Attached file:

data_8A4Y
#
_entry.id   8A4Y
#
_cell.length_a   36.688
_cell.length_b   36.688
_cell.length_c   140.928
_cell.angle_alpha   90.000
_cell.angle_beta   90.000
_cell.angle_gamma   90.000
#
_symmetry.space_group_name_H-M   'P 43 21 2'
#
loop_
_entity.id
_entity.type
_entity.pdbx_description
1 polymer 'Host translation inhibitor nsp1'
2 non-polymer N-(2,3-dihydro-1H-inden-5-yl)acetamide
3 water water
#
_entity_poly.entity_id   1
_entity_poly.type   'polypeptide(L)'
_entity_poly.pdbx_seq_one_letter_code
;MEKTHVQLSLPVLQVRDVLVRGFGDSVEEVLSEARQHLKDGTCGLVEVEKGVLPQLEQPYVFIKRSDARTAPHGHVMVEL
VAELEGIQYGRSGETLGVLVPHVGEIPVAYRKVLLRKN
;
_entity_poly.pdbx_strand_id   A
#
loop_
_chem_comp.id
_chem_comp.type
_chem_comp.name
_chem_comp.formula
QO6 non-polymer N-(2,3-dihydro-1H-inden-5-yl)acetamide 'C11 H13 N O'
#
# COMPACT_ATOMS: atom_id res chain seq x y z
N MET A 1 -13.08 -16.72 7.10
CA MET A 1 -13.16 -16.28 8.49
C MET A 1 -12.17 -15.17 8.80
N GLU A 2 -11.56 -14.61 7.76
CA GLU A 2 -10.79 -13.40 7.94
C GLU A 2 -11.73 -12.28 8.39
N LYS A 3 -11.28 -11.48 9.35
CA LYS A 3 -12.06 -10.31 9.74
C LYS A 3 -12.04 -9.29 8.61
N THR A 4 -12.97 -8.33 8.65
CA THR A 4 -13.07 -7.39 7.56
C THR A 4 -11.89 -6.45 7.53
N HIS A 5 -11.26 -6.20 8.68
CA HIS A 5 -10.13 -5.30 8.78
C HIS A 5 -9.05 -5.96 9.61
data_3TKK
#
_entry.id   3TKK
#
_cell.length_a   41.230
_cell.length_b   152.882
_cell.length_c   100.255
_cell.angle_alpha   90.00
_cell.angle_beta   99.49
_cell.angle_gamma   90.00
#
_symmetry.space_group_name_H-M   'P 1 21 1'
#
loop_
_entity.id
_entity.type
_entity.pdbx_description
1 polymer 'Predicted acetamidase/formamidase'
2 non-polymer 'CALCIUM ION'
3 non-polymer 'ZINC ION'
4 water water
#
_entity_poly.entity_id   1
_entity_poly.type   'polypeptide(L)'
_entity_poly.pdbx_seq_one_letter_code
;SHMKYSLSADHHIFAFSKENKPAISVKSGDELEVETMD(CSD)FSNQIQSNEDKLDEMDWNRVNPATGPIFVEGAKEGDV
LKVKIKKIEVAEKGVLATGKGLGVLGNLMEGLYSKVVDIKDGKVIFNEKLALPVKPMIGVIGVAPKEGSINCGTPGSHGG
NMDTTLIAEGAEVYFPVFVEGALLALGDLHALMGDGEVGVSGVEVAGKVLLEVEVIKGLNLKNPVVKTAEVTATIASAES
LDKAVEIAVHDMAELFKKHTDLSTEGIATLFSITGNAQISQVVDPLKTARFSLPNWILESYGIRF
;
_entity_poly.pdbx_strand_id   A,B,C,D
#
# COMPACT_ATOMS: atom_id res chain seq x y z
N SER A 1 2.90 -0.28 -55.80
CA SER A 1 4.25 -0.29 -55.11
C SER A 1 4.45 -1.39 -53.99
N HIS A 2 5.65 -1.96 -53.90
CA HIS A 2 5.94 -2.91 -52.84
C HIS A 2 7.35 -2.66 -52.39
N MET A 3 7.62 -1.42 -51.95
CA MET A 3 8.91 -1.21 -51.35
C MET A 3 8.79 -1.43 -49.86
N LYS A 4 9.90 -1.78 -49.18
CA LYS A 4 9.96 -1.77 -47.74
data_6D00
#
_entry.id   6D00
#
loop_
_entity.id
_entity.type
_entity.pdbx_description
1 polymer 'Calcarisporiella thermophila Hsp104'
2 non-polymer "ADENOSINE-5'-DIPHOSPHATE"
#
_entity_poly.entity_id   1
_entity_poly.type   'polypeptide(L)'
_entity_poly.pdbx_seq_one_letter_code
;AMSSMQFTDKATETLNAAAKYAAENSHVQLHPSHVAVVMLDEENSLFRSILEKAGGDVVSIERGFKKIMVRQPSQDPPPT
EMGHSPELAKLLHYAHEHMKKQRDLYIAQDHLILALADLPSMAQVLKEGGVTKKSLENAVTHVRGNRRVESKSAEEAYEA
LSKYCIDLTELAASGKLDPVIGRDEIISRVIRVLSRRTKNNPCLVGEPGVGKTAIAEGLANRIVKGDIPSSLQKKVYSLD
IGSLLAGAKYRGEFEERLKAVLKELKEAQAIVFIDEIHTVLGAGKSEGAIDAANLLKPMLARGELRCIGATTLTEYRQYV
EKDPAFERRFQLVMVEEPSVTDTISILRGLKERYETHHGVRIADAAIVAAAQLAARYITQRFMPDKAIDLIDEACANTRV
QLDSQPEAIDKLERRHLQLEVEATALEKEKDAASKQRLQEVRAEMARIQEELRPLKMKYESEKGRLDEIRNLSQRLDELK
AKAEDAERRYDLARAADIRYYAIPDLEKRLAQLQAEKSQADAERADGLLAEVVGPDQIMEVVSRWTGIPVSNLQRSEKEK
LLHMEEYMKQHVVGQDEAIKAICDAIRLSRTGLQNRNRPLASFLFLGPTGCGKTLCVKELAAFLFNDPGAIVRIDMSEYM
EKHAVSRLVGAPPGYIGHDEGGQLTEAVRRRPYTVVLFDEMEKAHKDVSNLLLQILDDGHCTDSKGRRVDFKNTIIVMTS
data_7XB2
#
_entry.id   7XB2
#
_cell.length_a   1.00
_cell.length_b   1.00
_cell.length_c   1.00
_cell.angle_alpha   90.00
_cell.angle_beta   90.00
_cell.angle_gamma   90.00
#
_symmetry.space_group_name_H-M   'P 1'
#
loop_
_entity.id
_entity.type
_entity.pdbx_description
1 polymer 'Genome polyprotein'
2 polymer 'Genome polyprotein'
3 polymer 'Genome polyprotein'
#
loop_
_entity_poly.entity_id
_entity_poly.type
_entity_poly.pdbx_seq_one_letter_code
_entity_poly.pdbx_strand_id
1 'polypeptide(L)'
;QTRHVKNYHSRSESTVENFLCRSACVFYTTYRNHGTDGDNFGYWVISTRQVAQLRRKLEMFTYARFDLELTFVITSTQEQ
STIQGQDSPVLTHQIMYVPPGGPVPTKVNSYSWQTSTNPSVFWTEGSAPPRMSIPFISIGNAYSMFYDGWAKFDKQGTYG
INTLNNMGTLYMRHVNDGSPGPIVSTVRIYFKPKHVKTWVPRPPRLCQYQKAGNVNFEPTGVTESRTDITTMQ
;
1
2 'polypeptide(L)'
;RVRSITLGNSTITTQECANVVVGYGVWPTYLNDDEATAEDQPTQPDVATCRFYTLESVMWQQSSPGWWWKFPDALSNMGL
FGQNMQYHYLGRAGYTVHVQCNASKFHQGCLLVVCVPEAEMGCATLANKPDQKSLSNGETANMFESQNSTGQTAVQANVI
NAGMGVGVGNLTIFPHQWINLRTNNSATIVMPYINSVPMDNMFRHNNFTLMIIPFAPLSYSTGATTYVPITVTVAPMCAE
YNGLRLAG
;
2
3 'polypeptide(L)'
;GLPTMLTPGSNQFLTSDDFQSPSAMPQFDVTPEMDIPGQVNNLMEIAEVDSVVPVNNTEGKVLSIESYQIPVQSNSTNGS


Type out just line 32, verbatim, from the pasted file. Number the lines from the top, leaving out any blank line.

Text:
_chem_comp.type